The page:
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Have you tried drawing them?
For this kind of questions, the way to go is to draw both conjugate bases, and see which is more stable. The couple with the more stable base will have the lower pKa.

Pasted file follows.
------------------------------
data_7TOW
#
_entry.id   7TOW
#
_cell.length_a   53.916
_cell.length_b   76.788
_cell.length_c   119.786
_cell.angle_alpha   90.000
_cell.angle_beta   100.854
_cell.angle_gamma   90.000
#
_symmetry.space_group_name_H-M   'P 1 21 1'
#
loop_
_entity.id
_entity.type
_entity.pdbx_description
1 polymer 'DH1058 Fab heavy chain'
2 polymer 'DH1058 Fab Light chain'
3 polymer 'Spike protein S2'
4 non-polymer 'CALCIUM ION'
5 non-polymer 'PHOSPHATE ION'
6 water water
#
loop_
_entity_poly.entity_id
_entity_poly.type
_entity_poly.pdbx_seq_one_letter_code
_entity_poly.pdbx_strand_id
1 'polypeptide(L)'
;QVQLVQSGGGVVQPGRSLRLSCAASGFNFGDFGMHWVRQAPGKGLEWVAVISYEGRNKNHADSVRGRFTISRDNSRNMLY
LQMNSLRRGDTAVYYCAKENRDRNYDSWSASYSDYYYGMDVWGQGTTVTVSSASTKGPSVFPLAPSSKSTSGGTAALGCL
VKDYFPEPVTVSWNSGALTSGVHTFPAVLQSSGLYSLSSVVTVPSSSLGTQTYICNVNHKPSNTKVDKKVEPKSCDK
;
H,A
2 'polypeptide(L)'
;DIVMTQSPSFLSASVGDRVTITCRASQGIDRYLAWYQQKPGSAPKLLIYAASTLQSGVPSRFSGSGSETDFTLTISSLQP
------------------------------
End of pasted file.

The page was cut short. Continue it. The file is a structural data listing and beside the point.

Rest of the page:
When we talk about acidity, in this case were referring to the ability for a species to dispense/lose a H+ ion from its structure. So, if we look at any species with an '-OH' hydroxyl group, the O-H bond is highly polarised in favour of the oxygen atom. Thus, the shared electrons that from the bond are susceptible of by 'taken' or localised onto the oxygen atom, with the hydrogen atom, having lost one of its electrons to oxygen, now free from the molecule. So, the oxygen will obtain a negative charge (gains hydrogen's shared electron) and the hydrogen will obtain a positive charge. |dw:1433083292534:dw| The structures of both phenol (C6H5OH) and ethanol (CH3CH2OH) are shown above. Whilst phenol is essentially a substituted benzene compound (i.e. an OH group has replaced one of the H atoms in benzene (C6H6)) and ethanol is a substituted alkane species, phenol contains delocalisation of electron density within the ring structure. I'm not sure whether you are aware of this phenomenon or not, but essentially it's to do with the fact that the 6 carbon atoms each have one p-orbital electron which can be used to form 3 pi-bonds with a neighboring atom (as shown above). However, the electrons used to form these bonds are not localised between two carbon atoms, but rather shared/ distributed throughout all the carbons involved in the ring structure. This can be represented by a series of resonance structures which, when combined, provide a true description as to the electron density distribution in the molecule. In a structure such as an alcohol, this does not occur as there is no delocalised pi-bonding network. For this question, start off with the phenol and methanol molecules with a localised negative charge on the oxygen atom (these are the conjugate bases of the original species). The stronger an acid, the more stable its conjugate base and this stability arises from being able to move/share the localised the negative charge around the atom via conjugation/the drawing of resonance structures. Attempt this for the conjugate base of phenol (where this is possible) and it should be clearer as to why it is more stable than a completely localised charge in the conjugate base of ethanol, which is more prone to undergoing reprotonation with the H+ once more.